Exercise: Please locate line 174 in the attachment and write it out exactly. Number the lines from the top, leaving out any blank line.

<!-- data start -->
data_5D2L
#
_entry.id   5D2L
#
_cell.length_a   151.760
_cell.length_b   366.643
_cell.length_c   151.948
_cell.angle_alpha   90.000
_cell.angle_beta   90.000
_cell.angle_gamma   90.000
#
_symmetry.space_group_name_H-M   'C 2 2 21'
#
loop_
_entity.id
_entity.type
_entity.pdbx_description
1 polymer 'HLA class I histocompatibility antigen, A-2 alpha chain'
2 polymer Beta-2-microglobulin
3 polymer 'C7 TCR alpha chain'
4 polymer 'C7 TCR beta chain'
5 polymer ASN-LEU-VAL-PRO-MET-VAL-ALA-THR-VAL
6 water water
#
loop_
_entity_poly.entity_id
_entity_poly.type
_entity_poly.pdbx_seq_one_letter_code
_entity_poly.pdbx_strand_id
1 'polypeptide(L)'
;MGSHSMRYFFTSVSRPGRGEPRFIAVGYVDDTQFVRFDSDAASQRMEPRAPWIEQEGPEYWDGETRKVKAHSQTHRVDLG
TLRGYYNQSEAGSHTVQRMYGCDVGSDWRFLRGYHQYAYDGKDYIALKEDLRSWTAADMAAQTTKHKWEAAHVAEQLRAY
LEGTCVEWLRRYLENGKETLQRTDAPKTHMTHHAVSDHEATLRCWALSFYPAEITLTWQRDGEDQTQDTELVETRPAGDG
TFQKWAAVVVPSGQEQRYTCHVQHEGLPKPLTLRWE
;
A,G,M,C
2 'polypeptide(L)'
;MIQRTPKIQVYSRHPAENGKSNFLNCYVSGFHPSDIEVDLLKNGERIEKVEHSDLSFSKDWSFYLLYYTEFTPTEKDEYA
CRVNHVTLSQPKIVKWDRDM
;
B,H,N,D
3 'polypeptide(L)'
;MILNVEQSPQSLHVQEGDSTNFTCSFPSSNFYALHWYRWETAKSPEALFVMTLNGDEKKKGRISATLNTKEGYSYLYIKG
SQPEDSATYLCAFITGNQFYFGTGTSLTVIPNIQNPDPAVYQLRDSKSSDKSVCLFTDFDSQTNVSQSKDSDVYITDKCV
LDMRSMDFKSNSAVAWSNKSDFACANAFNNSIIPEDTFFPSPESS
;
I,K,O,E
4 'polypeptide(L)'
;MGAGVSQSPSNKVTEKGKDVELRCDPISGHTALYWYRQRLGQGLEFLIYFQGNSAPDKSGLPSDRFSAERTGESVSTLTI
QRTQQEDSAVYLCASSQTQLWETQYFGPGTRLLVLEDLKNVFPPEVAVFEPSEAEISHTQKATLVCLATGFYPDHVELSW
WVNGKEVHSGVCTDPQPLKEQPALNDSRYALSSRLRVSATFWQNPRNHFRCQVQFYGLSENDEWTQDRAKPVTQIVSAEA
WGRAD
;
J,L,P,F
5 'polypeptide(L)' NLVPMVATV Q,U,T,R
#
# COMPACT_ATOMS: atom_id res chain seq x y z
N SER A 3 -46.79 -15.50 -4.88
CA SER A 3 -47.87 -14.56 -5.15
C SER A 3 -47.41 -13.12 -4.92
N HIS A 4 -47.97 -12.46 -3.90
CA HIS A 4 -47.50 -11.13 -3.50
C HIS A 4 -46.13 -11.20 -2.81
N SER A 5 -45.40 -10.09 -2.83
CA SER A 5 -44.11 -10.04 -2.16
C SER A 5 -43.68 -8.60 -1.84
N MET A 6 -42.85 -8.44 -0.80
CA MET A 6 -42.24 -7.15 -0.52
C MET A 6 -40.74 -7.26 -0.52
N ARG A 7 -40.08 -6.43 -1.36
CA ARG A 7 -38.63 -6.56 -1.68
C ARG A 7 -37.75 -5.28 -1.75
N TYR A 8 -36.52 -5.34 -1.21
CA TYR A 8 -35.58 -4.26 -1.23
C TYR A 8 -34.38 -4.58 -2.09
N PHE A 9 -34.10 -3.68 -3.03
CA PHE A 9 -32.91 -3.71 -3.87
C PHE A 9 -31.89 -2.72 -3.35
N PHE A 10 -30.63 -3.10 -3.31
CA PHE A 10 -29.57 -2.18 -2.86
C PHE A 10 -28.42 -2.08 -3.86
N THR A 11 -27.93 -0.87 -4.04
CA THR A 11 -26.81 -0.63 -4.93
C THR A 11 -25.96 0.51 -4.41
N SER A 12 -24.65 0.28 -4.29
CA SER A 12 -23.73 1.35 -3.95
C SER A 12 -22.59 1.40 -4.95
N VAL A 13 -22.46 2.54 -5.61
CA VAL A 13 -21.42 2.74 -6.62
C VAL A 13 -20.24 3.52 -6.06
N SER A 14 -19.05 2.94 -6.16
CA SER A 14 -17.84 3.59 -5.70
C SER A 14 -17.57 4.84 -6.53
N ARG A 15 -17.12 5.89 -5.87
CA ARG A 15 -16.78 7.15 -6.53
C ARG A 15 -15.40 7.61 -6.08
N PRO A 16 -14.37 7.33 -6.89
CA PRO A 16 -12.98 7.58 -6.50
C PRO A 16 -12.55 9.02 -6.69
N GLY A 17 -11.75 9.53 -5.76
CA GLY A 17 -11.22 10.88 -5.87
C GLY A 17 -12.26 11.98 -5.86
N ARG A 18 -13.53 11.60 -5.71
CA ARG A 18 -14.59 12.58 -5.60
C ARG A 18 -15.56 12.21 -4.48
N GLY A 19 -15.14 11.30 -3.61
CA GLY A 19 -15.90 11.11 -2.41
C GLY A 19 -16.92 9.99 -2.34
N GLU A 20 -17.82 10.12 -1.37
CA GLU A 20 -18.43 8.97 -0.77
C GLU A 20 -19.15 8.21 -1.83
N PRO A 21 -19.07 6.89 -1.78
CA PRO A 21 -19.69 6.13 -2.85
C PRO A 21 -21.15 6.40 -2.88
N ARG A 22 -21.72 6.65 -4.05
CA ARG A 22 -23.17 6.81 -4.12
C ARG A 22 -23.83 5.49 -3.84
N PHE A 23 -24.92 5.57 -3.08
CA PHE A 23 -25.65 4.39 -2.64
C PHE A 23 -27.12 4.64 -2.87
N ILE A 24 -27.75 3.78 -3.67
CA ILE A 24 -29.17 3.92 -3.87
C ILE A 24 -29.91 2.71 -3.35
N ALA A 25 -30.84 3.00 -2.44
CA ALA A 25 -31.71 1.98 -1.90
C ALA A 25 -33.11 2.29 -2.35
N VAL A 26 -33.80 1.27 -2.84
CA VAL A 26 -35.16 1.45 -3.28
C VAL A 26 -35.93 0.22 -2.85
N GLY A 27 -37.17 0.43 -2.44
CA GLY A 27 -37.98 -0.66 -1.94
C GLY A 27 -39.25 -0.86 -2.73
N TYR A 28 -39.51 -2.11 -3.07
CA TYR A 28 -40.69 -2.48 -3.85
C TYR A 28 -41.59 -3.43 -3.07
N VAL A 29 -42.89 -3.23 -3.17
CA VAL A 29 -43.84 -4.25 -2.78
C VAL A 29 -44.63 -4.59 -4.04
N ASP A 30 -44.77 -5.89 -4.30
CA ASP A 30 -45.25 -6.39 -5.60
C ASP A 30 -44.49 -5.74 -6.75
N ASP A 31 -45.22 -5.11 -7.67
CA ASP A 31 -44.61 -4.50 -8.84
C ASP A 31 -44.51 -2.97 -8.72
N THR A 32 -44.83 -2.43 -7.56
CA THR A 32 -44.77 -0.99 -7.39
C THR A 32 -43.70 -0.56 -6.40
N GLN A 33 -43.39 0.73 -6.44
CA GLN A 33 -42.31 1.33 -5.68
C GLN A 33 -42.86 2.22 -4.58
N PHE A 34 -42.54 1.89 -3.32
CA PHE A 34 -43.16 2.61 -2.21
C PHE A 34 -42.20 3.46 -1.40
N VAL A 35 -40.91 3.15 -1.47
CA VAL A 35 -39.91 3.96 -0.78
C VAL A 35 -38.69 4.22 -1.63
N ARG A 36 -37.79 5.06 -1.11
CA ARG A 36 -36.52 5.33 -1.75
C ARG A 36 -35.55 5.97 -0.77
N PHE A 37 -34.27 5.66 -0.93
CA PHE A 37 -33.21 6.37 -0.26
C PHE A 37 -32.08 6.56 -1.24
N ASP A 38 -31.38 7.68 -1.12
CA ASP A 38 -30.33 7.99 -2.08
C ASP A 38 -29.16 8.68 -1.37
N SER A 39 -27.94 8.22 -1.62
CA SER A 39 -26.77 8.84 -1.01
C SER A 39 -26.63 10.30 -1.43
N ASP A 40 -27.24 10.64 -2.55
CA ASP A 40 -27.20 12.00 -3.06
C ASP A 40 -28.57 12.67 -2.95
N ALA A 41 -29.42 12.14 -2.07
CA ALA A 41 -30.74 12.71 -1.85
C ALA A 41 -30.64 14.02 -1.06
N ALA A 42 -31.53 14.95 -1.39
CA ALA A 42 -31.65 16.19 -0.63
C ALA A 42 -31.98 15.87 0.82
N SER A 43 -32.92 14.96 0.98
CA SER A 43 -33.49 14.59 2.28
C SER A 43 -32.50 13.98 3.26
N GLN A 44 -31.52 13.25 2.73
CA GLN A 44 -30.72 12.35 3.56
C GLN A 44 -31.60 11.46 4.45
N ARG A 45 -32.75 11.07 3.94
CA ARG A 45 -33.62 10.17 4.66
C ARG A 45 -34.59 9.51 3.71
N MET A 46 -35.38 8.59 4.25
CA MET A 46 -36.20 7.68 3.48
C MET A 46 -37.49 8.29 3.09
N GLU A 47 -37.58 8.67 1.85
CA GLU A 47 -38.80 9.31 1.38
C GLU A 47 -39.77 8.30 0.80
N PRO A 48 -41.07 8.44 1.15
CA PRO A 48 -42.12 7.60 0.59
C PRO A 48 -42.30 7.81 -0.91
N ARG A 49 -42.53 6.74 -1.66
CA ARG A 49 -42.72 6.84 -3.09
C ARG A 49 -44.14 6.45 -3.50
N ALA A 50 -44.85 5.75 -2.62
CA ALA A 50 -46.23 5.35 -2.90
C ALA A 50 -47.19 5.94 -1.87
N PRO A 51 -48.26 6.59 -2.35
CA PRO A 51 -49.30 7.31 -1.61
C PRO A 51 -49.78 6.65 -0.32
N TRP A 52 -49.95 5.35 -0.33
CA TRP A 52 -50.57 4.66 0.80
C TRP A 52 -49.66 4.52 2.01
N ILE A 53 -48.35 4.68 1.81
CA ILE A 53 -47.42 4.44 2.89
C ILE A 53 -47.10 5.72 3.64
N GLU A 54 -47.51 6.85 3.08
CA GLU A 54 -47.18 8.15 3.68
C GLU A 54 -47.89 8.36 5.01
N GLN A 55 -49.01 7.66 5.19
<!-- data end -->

C ALA A 41 -30.64 14.02 -1.06